Greeks brace for more painful reforms

Greeks brace for more painful reforms

 

By Lefteris Yallouros – Athens

Greece may hay have scraped through the latest troika assessment of progress made in the implementation of the country’s fiscal adjustment program; however, there is great cost to be carried by Greek tax – payers.

The country received approval for the disbursement of the next tranche of its EU-ECB-IMF sponsored bailout loan. The Commission’s progress report on which it was based and the updated Memorandum of Understanding that came with it and highlights Greece’s upcoming obligations revealed a significant burden will be imposed on Greeks yet again.

The Commission’s report foresees the need to extend the implementation of an extraordinary solidarity tax to 2016 and possibly extend a special property tax too to 2014. The exact amount property owners will be called to pay depends on the Greek government’s ability to meet fiscal targets and actually collect taxes imposed.

Tax bureaus not meeting collection targets will be shut-down, bringing the total number of agencies down to 120 nationwide by the end of September.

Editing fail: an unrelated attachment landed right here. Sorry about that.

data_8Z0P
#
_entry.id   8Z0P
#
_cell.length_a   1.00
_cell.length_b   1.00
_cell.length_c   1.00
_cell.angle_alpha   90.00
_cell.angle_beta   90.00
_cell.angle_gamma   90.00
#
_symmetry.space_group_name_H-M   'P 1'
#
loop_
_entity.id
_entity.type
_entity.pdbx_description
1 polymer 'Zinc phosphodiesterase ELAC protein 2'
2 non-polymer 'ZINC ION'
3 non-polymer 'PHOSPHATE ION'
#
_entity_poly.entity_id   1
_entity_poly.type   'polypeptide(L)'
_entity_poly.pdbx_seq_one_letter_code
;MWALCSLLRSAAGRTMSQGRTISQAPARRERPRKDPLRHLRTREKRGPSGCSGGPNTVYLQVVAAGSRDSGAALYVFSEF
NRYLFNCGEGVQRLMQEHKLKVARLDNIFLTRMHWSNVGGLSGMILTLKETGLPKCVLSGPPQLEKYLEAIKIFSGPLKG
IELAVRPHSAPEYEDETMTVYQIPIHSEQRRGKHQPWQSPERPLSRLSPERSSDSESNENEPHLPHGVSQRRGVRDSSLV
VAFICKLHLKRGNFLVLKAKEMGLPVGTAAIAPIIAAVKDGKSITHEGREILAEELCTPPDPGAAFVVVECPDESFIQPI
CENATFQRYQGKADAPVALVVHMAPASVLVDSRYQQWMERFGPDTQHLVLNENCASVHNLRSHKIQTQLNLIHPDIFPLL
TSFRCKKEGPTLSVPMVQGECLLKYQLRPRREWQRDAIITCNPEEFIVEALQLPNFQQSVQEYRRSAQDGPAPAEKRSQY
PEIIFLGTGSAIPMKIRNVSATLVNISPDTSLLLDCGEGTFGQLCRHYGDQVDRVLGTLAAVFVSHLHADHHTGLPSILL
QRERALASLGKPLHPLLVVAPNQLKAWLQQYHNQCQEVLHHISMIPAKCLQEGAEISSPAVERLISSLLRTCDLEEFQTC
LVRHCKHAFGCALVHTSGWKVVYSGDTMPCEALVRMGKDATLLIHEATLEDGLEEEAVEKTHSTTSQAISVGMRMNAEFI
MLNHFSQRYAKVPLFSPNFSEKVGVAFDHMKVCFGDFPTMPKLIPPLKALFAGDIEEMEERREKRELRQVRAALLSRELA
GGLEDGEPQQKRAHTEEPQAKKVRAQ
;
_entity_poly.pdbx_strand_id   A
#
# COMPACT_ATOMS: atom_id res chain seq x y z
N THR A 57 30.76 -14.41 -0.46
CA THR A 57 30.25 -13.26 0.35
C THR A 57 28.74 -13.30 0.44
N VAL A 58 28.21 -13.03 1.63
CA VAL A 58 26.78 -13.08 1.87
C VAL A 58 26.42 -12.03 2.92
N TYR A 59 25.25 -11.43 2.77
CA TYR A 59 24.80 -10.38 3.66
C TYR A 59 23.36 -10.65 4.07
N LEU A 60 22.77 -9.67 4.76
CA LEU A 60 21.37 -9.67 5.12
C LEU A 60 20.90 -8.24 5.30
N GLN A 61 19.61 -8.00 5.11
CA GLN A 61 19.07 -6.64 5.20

Furthermore, the new MoU expects the number of Greek civil servants to be slashed by 25.000 by the end of 2013 and minimum wage structure should be re-assessed in March 2014 – raising fears that a new reduction is being envisaged.

However, Greek Finance Minister Yannis Stournaras was much more optimistic than the country’s lenders. In contrast to the latest projections by the Commission that predict Greece faces a fiscal gap of around 2 percent of GDP or about 4 billion euros over 2015-2016, Stournaras said Athens’s own forecasts, may show that there is no gap at all.

“We are running our own forecasts for the medium term so let’s first of all see if there is any fiscal gap because you know these things are very sensitive to the growth rates,” he said. “And if there is any, we definitely cannot cover it with wage or pension cuts or with tax rises. Any gap should be covered through reforms.”

“If we have a positive growth rate for one or two quarters and at the same time have a primary surplus then anything is possible – even to tap markets next year,” Stournaras told Reuters.